ASCAP and BMI, the performance rights organizations, commandeered Owen Bradley Park on Nashville’s Music Row Tuesday afternoon (March 27) to celebrate Brad Paisley’s recent No. 1 single, “She’s Everything.” Paisley, who’s affiliated with ASCAP, co-wrote the hit with BMI’s Wil Nance.
Hundreds of well-wishers showed up to swap industry gossip, graze on Mexican food and bask in the warm air. There were even kids and a dog bounding about to enhance the picnic feel.
During the half hour leading up to the festivities, Paisley traipsed from one TV crew to another in the ASCAP building and then sat down for a brief chat with radio and print reporters.
Paisley said he doubted there would be a music video for his new single, “Ticks.” The whimsical song, he maintained, stood on its own and, moreover, was moving up the charts too fast to wait for a video — “unless I come up with a great idea.” (In just four weeks on the charts, “Ticks” has rocketed to No. 17.)
Like such earlier glimpses of hillbilly ineptitude as “Me Neither” (2000) and “I’m Gonna Miss Her (The Fishin’ Song)” (2002), “Ticks” reveals a guy whose libido far exceeds his linguistic skills. Thus, instead of purring honeyed words to his honey, the best he can do is blurt out the simian refrain, “I’d like to check you for ticks.”
Kelley Lovelace and Tim Owens co-wrote “Ticks” with Paisley while they were holed up in Los Angeles.
“That song was actually harder to write than anybody thinks,” Paisley asserted. He admitted that some of their best lines were too risqué to be used.
When it came time to play “Ticks” for Joe Galante, the head of Paisley’s record label and the man who makes the final decisions on album content, the singer said he assigned the task to his manager, Bill Simmons.
“I was really as nervous as I’d ever been [about] handing in something,” Paisley confessed. “I thought if [Galante] loves it, then I’m going to think he’s crazy. But if he hates it, I’m going to think he’s crazy.”
Galante loved it. According to his manager, Paisley said, Galante “uttered an expletive, jumped into the air [and declared], ’It’s a smash!'”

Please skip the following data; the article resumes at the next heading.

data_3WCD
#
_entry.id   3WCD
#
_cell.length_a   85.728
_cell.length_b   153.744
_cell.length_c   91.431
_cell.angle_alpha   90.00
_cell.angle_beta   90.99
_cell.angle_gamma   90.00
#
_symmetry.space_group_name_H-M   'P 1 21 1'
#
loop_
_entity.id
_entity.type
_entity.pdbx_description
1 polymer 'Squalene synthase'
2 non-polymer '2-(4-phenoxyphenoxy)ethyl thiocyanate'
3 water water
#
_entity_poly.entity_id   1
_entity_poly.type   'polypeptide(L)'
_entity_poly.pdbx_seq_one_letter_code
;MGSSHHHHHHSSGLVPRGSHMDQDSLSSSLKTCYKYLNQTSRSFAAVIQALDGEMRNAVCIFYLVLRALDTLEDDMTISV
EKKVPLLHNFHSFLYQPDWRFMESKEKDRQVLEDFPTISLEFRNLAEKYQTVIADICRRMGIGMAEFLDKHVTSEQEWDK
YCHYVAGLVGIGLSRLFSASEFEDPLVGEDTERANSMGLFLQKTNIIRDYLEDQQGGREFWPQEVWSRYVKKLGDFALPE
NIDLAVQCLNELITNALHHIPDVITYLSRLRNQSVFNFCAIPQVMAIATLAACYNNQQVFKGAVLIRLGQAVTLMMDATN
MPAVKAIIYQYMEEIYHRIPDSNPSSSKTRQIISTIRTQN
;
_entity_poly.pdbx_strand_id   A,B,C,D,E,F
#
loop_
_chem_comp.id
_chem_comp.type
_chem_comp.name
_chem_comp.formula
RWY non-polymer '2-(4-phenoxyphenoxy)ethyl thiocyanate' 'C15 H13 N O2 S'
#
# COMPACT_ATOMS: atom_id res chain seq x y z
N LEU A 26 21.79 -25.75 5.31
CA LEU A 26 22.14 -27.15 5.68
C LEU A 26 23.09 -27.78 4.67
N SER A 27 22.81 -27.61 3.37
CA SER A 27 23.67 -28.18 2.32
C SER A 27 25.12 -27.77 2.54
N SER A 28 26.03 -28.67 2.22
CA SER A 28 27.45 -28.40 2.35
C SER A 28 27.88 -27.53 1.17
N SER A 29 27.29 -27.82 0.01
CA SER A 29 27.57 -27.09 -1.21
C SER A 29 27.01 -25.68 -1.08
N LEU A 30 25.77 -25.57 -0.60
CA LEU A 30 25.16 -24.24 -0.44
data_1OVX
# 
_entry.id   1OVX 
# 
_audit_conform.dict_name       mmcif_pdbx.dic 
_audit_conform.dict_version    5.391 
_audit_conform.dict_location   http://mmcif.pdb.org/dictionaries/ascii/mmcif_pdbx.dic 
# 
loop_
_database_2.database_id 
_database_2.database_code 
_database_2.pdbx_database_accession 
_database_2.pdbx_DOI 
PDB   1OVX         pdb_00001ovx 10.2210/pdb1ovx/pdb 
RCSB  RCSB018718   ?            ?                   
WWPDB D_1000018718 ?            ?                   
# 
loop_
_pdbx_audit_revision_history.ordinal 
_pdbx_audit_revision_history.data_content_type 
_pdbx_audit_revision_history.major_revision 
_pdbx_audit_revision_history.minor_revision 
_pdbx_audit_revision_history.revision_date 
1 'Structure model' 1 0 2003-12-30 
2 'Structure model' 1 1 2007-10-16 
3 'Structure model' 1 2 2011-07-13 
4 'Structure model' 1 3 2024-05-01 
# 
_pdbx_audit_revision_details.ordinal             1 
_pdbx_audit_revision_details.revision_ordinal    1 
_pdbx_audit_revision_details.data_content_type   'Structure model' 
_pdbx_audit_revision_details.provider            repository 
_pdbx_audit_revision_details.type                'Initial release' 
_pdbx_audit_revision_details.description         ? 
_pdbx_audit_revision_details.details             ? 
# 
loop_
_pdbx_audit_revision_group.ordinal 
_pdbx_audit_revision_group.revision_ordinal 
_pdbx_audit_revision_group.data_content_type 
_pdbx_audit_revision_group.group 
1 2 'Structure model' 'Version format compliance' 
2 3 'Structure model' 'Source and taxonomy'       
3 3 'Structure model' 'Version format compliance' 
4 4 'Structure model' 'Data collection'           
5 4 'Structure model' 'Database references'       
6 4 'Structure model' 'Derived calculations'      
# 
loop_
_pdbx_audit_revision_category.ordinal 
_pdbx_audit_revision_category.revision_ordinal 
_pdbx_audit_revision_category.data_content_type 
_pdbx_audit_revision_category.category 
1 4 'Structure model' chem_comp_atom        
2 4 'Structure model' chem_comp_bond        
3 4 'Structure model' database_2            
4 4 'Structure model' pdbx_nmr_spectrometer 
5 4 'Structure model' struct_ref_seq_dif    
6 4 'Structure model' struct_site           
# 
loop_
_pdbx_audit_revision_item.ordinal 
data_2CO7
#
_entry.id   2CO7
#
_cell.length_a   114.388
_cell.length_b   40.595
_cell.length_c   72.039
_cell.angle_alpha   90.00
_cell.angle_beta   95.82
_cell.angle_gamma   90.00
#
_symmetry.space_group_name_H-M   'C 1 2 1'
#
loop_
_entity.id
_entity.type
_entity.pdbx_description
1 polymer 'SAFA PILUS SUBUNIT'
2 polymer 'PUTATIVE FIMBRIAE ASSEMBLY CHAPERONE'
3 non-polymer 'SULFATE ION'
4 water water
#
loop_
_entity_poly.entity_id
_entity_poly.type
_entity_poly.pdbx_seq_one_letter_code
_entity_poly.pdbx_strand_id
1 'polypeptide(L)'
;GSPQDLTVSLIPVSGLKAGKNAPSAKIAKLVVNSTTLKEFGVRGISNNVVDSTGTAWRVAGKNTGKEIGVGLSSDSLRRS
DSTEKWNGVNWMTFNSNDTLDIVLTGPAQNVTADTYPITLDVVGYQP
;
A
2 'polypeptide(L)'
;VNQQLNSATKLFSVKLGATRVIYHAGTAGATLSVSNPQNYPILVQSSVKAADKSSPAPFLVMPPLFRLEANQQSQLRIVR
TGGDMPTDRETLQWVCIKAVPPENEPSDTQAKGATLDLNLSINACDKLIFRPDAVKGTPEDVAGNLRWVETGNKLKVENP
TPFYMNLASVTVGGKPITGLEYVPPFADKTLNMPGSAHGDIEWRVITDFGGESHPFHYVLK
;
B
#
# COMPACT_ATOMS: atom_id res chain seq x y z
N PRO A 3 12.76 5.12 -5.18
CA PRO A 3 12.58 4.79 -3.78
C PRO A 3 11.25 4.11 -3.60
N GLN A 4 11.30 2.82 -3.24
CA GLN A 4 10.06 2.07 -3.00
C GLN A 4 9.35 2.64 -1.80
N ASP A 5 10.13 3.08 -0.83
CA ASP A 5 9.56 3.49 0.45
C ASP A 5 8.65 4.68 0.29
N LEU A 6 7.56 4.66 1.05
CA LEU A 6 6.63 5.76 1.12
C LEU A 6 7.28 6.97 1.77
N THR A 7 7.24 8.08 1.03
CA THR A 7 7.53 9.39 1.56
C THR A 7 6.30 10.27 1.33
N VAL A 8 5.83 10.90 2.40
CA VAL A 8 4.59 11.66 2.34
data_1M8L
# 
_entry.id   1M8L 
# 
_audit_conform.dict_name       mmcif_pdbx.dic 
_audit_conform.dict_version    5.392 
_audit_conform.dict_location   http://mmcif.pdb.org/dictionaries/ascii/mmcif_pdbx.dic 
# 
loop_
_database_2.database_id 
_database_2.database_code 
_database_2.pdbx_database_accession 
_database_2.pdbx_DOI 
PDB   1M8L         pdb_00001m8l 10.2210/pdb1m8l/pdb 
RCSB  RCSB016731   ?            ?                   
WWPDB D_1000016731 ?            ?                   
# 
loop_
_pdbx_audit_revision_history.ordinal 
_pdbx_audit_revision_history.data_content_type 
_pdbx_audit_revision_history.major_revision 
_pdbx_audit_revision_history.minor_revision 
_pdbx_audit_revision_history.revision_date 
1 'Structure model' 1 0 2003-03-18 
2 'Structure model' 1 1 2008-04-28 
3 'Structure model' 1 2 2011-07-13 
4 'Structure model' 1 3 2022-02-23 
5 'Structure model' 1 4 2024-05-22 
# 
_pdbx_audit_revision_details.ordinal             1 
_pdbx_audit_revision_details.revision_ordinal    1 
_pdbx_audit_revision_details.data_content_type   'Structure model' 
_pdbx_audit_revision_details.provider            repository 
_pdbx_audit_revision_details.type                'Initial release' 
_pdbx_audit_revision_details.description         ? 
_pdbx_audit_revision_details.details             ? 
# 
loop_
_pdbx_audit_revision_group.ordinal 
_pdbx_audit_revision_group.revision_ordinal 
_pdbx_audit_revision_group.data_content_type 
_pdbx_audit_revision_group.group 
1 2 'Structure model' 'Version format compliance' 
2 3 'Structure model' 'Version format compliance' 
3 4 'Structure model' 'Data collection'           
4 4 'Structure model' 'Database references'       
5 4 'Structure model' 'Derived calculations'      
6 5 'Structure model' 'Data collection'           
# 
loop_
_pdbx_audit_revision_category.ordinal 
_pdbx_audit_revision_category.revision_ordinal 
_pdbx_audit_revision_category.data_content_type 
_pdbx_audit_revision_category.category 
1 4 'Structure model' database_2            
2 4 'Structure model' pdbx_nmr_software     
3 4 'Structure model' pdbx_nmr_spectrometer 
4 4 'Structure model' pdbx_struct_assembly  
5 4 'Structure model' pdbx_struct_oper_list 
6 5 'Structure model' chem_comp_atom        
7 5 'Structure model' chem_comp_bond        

Paisley’s next CD — which includes “Ticks” — is titled 5th Gear and is due out June 19. He hinted there might be a guest star duet on it and probably a gospel song, just as in his previous collections.
“We’re trying to say things on this album we’ve never said before,” he noted.
Having Hershey’s candies as the sponsor of his upcoming Bonfires & Amplifiers tour, Paisley said, will enable him to spice up his stage show, particularly the video features.
Reporters asked lots of questions about the new kid in the star’s household, William Huckleberry Paisley. Initially, Paisley said, he wanted to name the child William Warren, the first name honoring his wife Kimberly Williams’ family and the second his grandfather. But, he added, “My wife would have no part of Warren.”
Ultimately, Paisley decided to go for a middle name that “signified adventure.” Since The Adventures of Huckleberry Finn is his favorite book and Mark Twain is one of his favorite authors, he settled on “Huckleberry.” Some members of his band, he said, have already started calling the baby “Huck.”
When Paisley officially filled in the child’s name at the hospital, he said he kept the pen and gave it to his wife so she could illustrate “the power of the pen” to their son. “With this,” he said, holding up an imaginary pen, “I changed his life.”
Paisley said the responsibility of being a new parent first struck him when he was driving his wife and baby home from the hospital and realized he was carefully adhering to the speed limit. Adjusting to parenthood, he observed philosophically, is “all very gradual — one diaper at a time.” He has no plans, he added, to take his wife and baby on the road.
ASCAP’s Connie Bradley and BMI’s Jody Williams took turns handing out awards to the songwriters, their publishers and the song’s producer, Frank Rogers. Bradley also presented Paisley a mammoth moose doll to give to his son. As a nod to the singer’s actress wife, the moose came seated in a director’s chair. Bradley pointed out that “She’s Everything” was Paisley’s seventh No. 1.
Williams said BMI was starting a new tradition of awarding its No. 1 songwriters a commemorative guitar. He then gave the first one — a Takamine — to Nance. “One per career,” he noted.
Nance told the crowd that his wife was the inspiration for “She’s Everything,” but Paisley added song sentiments about his own spouse. “He didn’t want to be out singing to 20,000 people about my wife,” said Nance, “and I didn’t want him to either.”